>   Column   |      Type      |                               Modifiers                               
> -----------+----------------+-----------------------------------------------------------------------
>  member_id | integer        | not null default 
> nextval('public.marital_matrix_member_id_seq'::text)
>  status    | bit varying(5) | not null default (0)::bit(5)
>  p_status  | bit varying(5) | not null default (0)::bit(5)
> Indexes:
>     "marital_matrix_pkey" PRIMARY KEY, btree (member_id)
>     "idx_marital_matrix" btree ((status::"bit" & p_status::"bit"))
>     "idx_marital_matrix_single" btree ((status::"bit" & p_status::"bit"))
>     "idx_marital_p_status" btree (p_status)
>     "idx_marital_status" btree (status)
> Foreign-key constraints:
>     "$1" FOREIGN KEY (member_id) REFERENCES members(member_id) ON DELETE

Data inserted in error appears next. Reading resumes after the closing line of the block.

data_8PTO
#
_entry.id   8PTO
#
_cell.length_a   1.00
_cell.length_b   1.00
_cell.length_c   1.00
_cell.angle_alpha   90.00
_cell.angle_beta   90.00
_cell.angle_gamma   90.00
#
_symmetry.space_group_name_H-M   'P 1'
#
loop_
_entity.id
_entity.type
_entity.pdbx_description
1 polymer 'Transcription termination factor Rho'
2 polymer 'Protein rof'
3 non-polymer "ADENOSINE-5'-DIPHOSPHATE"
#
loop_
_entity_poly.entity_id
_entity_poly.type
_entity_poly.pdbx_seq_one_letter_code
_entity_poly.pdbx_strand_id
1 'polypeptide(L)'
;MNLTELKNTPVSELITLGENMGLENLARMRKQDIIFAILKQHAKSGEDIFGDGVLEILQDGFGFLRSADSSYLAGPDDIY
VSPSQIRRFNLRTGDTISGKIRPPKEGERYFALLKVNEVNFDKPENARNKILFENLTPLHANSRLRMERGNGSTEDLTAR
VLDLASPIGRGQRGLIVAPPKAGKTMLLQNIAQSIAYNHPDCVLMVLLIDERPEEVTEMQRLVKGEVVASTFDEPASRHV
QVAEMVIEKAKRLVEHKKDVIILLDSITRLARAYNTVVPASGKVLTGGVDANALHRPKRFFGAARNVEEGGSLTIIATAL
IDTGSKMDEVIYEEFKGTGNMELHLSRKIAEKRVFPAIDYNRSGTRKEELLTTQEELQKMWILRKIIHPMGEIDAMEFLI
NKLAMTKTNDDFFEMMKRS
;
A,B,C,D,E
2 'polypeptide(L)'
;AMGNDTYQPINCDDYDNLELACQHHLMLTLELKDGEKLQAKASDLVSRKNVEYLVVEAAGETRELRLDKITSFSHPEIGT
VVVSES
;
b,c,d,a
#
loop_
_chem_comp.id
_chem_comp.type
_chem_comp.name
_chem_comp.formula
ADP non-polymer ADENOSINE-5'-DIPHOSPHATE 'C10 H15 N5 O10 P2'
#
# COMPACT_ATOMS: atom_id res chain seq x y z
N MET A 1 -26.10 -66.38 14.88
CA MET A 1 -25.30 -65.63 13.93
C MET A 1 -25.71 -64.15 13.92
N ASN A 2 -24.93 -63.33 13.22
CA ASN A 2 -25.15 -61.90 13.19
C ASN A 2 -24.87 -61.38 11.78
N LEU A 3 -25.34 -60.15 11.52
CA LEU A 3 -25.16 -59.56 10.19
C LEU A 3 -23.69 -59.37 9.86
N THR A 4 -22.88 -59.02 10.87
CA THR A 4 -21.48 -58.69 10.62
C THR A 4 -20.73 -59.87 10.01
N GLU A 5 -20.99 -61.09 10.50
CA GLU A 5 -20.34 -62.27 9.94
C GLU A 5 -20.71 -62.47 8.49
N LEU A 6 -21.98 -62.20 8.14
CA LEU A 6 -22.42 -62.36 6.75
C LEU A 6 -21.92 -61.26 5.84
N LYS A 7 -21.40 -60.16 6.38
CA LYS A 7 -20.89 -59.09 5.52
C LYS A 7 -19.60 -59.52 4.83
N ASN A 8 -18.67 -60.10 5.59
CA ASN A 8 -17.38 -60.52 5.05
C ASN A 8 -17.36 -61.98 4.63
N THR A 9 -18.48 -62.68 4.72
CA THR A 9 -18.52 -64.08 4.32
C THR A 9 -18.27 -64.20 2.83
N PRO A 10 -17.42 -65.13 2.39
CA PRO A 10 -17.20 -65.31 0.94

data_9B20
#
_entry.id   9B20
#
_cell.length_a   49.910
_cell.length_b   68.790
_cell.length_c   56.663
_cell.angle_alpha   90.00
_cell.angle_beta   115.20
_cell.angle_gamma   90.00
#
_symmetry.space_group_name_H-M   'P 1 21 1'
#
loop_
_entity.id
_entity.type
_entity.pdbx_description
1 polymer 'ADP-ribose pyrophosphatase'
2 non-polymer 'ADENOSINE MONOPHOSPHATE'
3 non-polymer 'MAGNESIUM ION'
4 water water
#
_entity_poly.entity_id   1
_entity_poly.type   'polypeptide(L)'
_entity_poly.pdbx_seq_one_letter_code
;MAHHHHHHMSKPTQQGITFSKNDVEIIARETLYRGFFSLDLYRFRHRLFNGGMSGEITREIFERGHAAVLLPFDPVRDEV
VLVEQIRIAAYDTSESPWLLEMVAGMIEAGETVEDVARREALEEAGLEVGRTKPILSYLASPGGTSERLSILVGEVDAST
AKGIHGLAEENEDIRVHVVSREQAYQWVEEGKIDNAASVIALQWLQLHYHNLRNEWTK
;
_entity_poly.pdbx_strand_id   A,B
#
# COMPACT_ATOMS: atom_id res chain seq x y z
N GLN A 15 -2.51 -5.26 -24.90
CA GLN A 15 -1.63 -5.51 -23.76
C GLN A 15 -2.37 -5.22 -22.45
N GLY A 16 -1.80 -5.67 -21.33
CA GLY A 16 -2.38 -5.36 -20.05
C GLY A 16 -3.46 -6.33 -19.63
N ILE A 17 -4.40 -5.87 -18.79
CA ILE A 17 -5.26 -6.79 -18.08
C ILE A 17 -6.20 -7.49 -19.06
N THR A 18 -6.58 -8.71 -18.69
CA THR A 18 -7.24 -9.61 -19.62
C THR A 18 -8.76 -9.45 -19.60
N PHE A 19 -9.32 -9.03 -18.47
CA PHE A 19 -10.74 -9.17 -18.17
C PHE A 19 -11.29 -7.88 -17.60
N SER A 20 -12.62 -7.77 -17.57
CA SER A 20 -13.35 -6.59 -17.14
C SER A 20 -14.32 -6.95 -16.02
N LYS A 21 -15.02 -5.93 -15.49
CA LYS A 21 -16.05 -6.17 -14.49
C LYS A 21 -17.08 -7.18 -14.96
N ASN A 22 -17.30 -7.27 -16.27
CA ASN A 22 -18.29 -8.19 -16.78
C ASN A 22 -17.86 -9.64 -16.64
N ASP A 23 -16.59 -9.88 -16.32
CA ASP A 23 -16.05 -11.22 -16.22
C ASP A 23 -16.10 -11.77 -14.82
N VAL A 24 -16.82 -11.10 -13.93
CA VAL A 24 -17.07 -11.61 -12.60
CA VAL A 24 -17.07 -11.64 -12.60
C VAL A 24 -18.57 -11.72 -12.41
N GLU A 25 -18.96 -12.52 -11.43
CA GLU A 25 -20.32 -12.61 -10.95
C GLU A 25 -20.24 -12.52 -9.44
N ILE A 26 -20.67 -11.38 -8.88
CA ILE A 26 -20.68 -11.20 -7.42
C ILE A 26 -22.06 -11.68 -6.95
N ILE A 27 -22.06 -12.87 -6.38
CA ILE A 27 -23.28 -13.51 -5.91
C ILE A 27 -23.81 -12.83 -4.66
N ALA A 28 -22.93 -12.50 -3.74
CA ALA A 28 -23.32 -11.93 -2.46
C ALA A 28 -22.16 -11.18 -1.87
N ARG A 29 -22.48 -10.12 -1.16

> CASCADE DEFERRABLE INITIALLY DEFERRED
> 
> To give you an idea of the selectivity (NOTE: there are only 50,000 rows, a 
> smaller sample than what I will actually be using):
> 
> datingsite=> select count(*),status,p_status from marital_matrix group by 
> status,p_status;
>  count | status | p_status 
> -------+--------+----------
>     89 | 00001  | 00000
>   1319 | 00010  | 00000
>   2465 | 00100  | 00000
>      1 | 00100  | 11111
>  46117 | 10000  | 00000
> 
> here is the user I'll be comparing against, which has selected that he be 
> matched with any but married people:
> 
> datingsite=> SELECT * FROM marital_matrix WHERE member_id = 21;
>  member_id | status | p_status 
> -----------+--------+----------
>         21 | 10000  | 11011
> (1 row)
> 
> 
> 
> 
> Here are a few possible comparison methods I can think of (NOTE: tests were 
> run on a 2.4Ghz Intel CPU w/ 256M RAM on FreeBSD 4.10:
> 
> 
> METHOD 1: Any bit that is set in p_status (prefered marital status) of the 
> searching user should be set in the potential match's marital status. This is